Plaintiff testified that Brown and Elliott "ran" up to them and grabbed his cart. They asked to see his receipt. Plaintiff refused to show them his receipt. Brown testified that Plaintiff responded that he did not have one. Plaintiff's son testified that he remembered his dad saying that he did not have one. Plaintiff testified that he told Brown and Elliott that he felt he was being singled out because he was black because the greeter did not ask any of the other customers for their receipt. Plaintiff testified that one of them said, "if you can't show us a fucking receipt, you can't take our fucking stuff." Plaintiff testified that he said to "back off or else" and then told either Brown or Elliott "if he touched my stuff again I was going to break his fucking face." Brown and Elliott went to get Tim Rappe, an assistant manager at the Mattoon Wal-Mart, who was operating a fork-lift nearby. Rappe came over and asked Plaintiff for his receipt. Plaintiff testified that "I explained to [Rappe] what had happened and how I felt that it was racial profiling to single me out and not the others, and then he responded sharply that he didn't have time for this crap or shit, whichever one it was, and he needed me to show him the receipt or he was going to call the police." Plaintiff testified "I told him to call the police because that would be good if he called the police." Plaintiff also testified that Rappe told him he was not allowed back at the store. Plaintiff testified "I told him he didn't own the store." Plaintiff testified that he called Rappe a "[p]unk ass bitch" and "told him to fuck off." Plaintiff testified that he and Rappe were both shouting.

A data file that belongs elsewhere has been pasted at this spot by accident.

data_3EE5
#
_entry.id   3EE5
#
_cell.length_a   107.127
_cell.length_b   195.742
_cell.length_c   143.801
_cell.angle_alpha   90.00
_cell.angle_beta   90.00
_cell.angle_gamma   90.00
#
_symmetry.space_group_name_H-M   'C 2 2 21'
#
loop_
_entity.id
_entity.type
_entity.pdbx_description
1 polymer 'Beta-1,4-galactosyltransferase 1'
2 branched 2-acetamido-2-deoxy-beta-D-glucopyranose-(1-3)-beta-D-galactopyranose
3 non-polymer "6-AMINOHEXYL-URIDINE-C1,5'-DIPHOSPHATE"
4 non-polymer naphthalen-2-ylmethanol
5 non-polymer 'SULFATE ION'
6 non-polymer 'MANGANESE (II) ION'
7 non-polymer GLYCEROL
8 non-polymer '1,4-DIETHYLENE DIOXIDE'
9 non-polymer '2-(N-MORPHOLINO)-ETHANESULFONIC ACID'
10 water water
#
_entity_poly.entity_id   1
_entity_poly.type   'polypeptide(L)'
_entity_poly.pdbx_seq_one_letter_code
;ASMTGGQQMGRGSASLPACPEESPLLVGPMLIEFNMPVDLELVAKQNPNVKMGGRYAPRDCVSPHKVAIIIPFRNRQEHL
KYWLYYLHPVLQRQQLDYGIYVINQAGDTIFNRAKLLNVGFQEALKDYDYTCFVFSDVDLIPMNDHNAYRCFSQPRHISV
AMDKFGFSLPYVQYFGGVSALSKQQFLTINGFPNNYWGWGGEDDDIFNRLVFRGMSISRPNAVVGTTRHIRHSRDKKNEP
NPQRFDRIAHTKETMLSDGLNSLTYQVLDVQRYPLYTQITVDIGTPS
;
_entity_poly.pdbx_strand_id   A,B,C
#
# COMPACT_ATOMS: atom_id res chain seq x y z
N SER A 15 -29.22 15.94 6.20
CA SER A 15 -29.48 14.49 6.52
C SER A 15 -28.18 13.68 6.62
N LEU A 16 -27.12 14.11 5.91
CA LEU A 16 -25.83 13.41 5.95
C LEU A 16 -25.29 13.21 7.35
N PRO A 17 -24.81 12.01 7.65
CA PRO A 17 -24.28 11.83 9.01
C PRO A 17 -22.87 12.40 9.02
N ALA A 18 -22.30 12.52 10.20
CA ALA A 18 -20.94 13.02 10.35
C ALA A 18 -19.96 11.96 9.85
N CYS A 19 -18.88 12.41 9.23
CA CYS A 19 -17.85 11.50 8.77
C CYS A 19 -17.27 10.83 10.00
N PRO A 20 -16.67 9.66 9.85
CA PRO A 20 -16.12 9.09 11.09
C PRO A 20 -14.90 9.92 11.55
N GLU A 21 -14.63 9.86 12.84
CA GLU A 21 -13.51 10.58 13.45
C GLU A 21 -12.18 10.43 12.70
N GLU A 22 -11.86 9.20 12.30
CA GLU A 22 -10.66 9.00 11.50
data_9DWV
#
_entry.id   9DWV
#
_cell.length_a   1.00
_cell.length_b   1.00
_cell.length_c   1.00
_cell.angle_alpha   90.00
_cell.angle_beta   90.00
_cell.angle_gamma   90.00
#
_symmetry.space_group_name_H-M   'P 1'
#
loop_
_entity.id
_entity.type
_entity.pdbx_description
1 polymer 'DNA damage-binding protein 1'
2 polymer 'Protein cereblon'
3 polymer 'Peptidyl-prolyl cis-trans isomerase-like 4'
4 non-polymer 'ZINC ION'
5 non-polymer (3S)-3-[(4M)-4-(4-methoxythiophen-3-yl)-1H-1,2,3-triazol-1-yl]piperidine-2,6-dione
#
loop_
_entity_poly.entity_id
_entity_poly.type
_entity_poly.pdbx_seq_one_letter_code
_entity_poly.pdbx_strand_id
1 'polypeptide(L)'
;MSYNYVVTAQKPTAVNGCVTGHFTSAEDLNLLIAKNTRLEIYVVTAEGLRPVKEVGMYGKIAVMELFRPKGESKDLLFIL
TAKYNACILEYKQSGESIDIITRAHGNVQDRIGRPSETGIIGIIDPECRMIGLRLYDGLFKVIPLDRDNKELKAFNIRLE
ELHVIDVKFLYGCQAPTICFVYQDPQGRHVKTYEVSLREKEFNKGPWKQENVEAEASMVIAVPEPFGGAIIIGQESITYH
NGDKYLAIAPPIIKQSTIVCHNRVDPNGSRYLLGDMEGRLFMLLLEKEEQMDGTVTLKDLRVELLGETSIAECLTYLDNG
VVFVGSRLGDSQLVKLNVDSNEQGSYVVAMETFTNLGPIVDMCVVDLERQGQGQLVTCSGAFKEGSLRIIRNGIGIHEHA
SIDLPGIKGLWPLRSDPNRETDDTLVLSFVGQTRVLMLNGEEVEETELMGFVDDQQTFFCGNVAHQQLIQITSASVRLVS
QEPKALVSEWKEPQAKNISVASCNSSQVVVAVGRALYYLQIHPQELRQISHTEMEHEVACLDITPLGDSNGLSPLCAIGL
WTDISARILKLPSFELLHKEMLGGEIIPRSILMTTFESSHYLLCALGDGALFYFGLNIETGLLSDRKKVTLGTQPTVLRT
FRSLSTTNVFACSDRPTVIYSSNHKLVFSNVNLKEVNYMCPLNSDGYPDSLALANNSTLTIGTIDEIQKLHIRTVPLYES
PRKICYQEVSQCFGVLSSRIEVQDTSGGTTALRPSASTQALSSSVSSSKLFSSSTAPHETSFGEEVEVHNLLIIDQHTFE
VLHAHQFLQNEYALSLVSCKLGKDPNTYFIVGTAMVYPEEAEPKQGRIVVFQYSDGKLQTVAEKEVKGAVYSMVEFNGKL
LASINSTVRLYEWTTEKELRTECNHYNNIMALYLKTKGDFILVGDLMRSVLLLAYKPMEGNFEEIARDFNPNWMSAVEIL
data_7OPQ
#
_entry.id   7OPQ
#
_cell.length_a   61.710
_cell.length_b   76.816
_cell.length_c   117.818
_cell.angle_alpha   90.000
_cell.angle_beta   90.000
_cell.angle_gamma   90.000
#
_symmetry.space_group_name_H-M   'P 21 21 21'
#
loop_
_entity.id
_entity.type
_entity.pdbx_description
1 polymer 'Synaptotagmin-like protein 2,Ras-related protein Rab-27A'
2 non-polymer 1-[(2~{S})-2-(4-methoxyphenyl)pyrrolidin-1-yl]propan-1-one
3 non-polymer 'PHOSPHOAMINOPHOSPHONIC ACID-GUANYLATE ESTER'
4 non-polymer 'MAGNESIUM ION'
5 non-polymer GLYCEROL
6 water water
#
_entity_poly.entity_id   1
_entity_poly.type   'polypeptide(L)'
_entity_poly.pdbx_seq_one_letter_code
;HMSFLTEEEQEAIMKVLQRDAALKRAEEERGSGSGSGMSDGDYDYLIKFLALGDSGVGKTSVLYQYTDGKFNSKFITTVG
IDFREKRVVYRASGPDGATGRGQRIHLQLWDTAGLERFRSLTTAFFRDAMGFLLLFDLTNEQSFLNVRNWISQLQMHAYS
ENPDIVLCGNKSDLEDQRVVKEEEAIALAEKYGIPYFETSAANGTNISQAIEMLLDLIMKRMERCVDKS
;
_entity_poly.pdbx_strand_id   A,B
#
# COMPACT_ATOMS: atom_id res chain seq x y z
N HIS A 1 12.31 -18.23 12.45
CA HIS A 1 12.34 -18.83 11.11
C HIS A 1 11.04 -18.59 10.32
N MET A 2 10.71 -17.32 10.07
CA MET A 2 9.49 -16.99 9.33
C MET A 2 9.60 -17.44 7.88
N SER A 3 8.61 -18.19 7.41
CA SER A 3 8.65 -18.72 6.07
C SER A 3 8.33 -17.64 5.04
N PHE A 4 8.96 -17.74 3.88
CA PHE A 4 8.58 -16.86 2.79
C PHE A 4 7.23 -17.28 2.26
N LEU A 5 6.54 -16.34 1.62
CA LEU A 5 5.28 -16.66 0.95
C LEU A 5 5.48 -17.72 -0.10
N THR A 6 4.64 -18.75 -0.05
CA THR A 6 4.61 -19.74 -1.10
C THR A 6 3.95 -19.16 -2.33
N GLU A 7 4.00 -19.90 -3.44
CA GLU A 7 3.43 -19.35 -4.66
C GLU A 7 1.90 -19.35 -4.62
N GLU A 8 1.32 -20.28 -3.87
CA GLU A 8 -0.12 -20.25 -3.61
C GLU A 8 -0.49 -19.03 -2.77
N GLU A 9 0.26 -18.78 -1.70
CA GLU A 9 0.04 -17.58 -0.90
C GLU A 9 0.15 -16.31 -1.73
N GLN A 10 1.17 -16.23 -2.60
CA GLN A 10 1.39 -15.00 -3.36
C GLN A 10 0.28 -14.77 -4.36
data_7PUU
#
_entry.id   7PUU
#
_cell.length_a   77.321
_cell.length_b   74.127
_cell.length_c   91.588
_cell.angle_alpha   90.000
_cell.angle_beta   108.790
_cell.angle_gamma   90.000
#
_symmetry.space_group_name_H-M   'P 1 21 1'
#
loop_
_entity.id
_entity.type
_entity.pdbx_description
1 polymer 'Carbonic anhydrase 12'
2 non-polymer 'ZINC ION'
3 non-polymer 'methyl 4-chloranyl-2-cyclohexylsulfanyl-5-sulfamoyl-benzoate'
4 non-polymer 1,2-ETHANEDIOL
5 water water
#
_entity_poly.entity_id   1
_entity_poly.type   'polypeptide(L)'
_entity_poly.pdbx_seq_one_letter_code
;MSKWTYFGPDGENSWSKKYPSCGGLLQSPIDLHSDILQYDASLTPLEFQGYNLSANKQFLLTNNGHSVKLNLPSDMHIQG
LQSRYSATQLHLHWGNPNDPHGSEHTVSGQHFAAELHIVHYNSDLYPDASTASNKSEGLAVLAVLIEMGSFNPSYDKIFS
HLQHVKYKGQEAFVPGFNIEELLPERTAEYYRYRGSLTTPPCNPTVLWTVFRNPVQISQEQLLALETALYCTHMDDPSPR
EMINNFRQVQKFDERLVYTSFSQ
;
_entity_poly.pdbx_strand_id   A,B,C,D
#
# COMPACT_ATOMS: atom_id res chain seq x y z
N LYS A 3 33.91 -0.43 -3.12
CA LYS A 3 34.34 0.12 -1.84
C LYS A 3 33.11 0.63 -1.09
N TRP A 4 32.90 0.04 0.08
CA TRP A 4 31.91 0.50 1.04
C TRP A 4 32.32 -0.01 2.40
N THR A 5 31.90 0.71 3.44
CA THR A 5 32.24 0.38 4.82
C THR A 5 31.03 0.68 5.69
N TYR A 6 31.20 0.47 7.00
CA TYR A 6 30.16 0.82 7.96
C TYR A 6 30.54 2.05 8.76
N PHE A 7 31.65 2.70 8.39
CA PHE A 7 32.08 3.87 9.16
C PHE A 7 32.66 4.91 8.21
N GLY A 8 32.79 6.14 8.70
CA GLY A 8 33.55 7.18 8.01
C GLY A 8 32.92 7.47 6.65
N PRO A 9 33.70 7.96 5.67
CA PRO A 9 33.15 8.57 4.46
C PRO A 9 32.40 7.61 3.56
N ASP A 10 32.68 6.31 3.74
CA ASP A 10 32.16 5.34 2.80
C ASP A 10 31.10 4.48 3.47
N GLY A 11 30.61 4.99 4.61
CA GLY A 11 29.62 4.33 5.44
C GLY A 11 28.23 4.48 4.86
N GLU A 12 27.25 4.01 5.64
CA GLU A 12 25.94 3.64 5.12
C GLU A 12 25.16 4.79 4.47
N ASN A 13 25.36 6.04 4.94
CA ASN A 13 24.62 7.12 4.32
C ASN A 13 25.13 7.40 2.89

The evidence shows that the police were not called and, even though Plaintiff did not show Rowe, Brown, Elliott or Rappe his receipt, Plaintiff left with the lawn mower in Morris' truck. Morris testified that they got about three miles away and Plaintiff decided he did not want the merchandise and was taking it back. Morris testified that he took Plaintiff back to the Mattoon Wal-Mart. Plaintiff testified that he entered the store and returned the lawn mower and other merchandise. Plaintiff testified that he showed his receipt to return the merchandise. Plaintiff testified that nobody told him to return the stuff. At his deposition, Plaintiff was asked "did anybody tell you that you had to return the goods?" He responded, "Just me." Plaintiff testified that, when he came back to return the merchandise, he talked to the manager of the Mattoon Wal-Mart, David Sauerwein. Plaintiff testified that Sauerwein said he was not barred from the store. Rappe confirmed that the only way to ban a customer from the store was to fill out a "trespass letter," which was not done in Plaintiff's case. Rappe testified that, without the trespass letter, there is no way to enforce a ban.